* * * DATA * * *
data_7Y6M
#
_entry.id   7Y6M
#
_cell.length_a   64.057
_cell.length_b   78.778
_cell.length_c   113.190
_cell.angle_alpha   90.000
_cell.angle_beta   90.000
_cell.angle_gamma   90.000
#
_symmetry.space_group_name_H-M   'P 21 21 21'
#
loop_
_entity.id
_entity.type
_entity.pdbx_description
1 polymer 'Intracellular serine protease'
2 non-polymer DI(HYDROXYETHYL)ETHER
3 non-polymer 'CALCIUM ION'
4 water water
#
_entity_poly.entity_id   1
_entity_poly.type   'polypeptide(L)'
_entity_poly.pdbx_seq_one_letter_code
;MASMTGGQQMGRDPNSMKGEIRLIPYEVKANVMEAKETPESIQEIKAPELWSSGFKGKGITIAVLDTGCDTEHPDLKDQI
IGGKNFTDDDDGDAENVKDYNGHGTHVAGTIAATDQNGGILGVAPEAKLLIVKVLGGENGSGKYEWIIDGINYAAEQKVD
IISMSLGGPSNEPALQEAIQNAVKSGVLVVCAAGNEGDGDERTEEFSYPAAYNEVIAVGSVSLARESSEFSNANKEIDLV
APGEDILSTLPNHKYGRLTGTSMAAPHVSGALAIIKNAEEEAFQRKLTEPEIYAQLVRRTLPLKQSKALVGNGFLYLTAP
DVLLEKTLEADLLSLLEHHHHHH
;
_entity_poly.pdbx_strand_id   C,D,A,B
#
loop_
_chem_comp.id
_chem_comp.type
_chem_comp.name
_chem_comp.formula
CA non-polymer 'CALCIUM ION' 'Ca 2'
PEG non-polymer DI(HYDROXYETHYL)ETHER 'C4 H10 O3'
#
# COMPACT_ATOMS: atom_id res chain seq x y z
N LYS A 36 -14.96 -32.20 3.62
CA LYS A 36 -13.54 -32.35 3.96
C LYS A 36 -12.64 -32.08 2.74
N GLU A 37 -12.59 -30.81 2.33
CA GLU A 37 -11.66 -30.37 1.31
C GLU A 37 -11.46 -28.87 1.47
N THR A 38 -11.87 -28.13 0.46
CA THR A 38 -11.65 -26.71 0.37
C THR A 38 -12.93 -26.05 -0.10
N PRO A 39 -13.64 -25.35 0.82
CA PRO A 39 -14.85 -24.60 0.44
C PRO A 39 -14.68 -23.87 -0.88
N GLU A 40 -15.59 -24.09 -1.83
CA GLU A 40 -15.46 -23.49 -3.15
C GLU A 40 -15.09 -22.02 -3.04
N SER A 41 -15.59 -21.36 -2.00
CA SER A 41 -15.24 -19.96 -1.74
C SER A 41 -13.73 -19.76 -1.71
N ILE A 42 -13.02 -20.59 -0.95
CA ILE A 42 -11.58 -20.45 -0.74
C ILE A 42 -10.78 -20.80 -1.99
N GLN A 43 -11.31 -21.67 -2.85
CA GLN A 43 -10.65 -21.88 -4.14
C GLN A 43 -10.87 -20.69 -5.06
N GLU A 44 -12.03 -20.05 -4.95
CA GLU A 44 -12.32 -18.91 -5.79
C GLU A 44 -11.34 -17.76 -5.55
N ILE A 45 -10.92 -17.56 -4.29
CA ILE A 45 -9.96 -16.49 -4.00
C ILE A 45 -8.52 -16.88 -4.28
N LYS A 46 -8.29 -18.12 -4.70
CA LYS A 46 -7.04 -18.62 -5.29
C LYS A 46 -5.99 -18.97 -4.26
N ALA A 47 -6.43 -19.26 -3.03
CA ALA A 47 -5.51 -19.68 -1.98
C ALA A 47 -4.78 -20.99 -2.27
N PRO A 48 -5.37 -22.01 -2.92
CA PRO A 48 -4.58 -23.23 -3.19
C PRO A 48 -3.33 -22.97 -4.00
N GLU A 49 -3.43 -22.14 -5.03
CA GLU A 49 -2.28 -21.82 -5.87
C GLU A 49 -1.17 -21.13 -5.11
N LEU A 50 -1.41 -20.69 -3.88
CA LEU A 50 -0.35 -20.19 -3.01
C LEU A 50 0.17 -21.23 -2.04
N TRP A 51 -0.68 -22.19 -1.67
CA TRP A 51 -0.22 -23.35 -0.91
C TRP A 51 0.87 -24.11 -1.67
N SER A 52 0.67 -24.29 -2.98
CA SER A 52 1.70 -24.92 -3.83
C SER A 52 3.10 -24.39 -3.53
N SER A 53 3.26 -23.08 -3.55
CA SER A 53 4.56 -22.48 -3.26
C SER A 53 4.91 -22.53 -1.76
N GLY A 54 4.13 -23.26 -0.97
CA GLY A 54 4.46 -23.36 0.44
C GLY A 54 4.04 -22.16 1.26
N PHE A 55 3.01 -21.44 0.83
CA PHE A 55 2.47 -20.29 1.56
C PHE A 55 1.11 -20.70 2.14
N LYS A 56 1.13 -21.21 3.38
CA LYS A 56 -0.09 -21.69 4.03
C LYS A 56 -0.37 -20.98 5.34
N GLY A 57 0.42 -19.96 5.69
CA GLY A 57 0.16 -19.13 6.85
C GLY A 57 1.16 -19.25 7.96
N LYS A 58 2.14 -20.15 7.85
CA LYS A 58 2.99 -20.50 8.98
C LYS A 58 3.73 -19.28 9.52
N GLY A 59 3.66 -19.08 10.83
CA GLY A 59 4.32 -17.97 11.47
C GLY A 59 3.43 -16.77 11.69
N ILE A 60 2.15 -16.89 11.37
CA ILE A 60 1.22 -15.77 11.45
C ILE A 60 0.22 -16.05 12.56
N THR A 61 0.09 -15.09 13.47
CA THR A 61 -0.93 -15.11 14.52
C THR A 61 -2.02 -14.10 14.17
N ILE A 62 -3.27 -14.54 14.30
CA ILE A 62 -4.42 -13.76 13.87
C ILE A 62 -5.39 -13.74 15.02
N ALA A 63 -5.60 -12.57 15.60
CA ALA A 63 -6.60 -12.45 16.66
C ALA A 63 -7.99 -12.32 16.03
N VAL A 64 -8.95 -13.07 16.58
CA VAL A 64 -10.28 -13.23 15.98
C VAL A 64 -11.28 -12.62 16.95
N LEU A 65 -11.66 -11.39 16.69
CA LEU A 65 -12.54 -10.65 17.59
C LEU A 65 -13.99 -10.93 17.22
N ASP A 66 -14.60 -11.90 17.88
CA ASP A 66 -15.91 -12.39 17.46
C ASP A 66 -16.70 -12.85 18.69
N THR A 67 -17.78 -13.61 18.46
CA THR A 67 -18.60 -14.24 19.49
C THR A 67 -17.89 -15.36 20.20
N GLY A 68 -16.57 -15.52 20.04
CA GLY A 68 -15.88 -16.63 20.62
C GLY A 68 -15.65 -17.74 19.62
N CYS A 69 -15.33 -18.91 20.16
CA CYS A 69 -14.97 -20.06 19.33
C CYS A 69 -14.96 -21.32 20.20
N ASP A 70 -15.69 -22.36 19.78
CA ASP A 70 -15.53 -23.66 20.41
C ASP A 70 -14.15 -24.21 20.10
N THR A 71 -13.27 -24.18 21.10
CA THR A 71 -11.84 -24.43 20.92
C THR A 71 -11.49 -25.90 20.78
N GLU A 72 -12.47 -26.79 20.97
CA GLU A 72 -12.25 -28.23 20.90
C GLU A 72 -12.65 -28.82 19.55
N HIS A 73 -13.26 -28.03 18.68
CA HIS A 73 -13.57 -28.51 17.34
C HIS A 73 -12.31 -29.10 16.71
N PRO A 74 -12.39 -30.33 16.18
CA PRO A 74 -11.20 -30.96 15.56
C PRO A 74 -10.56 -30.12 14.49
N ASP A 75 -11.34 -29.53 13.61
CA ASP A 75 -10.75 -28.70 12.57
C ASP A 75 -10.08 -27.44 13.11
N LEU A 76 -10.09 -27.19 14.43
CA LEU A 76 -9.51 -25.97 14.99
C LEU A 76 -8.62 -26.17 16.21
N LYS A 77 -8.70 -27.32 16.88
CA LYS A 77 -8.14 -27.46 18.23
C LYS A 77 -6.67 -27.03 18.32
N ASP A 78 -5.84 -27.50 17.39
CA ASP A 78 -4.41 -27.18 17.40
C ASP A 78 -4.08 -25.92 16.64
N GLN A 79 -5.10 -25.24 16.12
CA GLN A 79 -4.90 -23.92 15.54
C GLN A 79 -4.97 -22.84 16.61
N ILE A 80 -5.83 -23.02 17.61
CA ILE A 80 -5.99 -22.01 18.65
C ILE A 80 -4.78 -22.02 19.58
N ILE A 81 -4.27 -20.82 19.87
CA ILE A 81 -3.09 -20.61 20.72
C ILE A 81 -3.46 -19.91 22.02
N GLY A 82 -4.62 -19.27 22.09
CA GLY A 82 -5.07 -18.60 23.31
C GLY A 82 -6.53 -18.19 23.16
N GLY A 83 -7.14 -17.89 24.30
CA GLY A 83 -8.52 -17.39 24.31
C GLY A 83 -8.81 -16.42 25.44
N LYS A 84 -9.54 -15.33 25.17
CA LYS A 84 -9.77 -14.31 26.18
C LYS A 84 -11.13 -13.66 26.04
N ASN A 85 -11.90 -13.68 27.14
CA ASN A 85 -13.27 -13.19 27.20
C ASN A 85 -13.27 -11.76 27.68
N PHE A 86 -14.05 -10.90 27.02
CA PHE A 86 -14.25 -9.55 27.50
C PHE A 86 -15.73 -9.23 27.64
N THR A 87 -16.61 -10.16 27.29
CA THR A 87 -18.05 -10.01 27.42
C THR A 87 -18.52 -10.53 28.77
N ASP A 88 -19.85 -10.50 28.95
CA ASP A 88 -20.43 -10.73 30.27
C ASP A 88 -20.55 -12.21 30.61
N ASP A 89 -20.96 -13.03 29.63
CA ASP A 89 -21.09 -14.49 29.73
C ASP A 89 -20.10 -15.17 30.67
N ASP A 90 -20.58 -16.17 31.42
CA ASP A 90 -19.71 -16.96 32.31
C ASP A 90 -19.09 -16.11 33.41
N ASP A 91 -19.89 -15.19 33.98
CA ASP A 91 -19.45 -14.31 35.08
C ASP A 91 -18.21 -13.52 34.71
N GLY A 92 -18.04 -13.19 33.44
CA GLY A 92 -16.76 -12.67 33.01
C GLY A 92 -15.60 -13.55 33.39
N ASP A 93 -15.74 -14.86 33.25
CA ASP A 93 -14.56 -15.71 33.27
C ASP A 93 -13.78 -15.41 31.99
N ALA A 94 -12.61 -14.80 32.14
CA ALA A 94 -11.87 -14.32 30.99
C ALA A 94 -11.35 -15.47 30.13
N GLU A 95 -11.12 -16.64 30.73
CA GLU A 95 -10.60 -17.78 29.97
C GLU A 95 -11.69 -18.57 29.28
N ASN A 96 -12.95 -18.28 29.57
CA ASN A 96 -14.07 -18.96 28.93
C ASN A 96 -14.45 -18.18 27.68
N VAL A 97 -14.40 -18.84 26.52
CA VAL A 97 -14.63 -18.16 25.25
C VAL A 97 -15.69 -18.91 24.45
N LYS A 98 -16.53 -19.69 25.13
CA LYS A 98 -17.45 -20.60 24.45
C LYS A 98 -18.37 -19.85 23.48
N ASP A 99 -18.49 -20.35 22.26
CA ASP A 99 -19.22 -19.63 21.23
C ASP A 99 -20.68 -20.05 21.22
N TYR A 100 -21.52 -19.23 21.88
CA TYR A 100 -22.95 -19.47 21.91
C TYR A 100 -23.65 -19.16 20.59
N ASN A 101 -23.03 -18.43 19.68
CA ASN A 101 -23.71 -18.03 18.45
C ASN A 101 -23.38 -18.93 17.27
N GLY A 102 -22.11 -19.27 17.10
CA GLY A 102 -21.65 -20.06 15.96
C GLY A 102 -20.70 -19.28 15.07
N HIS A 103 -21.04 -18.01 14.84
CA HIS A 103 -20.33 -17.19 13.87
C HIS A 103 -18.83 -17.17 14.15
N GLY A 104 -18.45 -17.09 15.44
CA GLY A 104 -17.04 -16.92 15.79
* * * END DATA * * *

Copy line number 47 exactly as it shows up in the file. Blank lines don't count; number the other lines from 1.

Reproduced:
CA GLU A 37 -11.66 -30.37 1.31